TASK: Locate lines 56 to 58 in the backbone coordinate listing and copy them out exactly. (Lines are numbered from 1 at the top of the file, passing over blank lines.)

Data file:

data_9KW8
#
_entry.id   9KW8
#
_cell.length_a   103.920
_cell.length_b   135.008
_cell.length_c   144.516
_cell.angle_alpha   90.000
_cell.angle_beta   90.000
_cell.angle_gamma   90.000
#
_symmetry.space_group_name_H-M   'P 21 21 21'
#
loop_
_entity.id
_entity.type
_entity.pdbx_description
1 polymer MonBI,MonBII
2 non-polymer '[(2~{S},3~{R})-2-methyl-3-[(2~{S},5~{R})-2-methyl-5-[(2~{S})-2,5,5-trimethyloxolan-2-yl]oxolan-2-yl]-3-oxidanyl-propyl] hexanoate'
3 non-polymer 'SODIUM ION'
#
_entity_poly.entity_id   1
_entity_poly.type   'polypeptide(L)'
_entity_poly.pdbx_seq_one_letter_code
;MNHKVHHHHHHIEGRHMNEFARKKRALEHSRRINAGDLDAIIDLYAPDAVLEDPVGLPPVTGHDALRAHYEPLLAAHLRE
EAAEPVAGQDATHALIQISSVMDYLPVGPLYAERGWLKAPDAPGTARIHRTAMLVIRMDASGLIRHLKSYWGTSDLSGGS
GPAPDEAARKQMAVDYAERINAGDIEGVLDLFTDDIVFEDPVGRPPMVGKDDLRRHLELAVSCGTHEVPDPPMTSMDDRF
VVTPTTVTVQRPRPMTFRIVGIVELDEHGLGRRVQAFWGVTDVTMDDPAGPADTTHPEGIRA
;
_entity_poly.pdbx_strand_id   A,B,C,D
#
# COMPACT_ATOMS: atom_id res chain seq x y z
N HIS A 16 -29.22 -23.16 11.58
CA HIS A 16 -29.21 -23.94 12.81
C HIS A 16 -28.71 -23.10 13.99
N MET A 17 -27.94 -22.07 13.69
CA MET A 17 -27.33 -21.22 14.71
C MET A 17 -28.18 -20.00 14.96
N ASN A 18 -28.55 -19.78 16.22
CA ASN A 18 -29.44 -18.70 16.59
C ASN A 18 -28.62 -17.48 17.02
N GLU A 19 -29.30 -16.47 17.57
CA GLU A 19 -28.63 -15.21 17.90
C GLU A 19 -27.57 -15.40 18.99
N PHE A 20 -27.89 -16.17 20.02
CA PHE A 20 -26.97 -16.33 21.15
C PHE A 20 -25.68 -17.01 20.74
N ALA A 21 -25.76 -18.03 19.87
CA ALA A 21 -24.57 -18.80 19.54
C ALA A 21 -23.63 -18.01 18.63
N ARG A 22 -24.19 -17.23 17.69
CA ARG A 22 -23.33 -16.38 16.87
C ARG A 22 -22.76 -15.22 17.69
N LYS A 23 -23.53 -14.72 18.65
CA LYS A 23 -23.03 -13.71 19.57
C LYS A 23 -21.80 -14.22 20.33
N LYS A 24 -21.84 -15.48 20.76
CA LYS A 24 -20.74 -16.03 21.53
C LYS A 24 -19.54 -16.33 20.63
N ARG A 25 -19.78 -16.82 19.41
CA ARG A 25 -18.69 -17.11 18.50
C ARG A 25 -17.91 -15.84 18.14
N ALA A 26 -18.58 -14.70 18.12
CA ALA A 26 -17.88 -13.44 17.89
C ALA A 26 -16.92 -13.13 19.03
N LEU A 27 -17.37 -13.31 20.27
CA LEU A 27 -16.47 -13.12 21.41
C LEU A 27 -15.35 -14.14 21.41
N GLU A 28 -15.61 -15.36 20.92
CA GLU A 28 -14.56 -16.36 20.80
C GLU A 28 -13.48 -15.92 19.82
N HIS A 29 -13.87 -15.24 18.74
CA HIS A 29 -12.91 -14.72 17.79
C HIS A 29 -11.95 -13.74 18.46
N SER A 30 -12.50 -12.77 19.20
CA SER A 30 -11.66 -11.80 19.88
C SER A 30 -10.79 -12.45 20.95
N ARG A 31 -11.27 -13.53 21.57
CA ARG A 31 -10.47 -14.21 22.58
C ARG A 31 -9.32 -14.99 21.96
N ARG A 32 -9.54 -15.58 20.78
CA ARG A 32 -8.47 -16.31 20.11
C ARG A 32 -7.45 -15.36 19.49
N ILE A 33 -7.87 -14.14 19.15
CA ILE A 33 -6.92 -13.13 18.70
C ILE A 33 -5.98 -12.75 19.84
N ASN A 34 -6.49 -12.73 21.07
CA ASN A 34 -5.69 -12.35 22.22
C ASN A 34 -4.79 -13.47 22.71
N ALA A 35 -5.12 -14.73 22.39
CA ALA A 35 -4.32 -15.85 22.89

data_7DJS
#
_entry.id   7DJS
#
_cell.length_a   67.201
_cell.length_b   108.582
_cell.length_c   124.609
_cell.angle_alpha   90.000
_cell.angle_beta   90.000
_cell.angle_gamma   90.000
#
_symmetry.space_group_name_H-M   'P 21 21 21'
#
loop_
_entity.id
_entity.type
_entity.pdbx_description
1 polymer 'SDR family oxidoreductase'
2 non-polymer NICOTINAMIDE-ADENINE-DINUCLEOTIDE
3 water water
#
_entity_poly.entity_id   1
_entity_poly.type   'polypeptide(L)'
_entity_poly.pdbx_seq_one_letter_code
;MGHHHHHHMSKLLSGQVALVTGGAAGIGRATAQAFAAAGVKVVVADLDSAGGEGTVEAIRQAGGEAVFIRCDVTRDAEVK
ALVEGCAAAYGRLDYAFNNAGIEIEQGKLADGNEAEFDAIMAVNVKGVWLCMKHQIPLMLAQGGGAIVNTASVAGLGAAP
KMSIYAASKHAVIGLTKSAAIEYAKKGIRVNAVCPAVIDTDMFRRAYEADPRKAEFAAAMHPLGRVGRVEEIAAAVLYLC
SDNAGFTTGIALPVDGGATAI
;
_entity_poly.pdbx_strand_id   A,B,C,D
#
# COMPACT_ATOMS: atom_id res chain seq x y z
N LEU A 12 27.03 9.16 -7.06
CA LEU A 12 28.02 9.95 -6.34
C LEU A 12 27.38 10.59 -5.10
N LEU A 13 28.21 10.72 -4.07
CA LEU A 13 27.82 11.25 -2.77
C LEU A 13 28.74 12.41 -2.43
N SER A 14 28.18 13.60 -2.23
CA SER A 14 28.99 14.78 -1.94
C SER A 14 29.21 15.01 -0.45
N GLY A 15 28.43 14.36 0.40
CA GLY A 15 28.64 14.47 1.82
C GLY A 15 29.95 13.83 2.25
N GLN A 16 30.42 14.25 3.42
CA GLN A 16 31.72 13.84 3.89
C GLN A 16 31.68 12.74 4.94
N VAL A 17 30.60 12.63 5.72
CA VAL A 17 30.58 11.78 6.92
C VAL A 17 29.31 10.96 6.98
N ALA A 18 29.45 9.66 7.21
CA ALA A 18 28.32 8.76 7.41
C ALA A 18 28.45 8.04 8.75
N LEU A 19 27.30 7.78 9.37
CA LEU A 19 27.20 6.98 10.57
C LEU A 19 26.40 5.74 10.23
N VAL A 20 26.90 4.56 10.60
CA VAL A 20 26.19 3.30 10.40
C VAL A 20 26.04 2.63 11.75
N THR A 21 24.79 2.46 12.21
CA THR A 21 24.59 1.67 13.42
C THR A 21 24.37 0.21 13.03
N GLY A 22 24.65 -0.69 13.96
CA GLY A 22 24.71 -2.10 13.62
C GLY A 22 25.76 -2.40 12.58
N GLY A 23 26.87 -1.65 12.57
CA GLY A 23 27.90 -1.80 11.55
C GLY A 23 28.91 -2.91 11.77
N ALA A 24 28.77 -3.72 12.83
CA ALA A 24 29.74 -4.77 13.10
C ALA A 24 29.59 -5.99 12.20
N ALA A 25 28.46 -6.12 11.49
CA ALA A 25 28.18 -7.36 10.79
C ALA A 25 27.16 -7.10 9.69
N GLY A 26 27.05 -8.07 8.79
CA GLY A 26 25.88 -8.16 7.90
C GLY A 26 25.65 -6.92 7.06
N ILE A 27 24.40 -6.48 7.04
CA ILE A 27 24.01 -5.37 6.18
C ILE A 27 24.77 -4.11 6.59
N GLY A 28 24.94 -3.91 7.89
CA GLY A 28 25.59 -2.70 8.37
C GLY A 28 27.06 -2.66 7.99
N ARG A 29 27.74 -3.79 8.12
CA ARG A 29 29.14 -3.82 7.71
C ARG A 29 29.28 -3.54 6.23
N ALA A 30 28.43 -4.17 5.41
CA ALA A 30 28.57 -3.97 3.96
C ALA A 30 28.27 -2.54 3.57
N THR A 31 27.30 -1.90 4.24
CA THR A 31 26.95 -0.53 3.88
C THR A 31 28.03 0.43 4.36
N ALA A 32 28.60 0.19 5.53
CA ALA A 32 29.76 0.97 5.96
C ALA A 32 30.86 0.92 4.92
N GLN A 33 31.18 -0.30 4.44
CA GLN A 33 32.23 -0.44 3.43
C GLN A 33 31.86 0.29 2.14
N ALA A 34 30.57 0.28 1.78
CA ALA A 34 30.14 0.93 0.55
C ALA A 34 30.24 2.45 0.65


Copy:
C LYS A 23 -21.80 -14.22 20.33
N LYS A 24 -21.84 -15.48 20.76
CA LYS A 24 -20.74 -16.03 21.53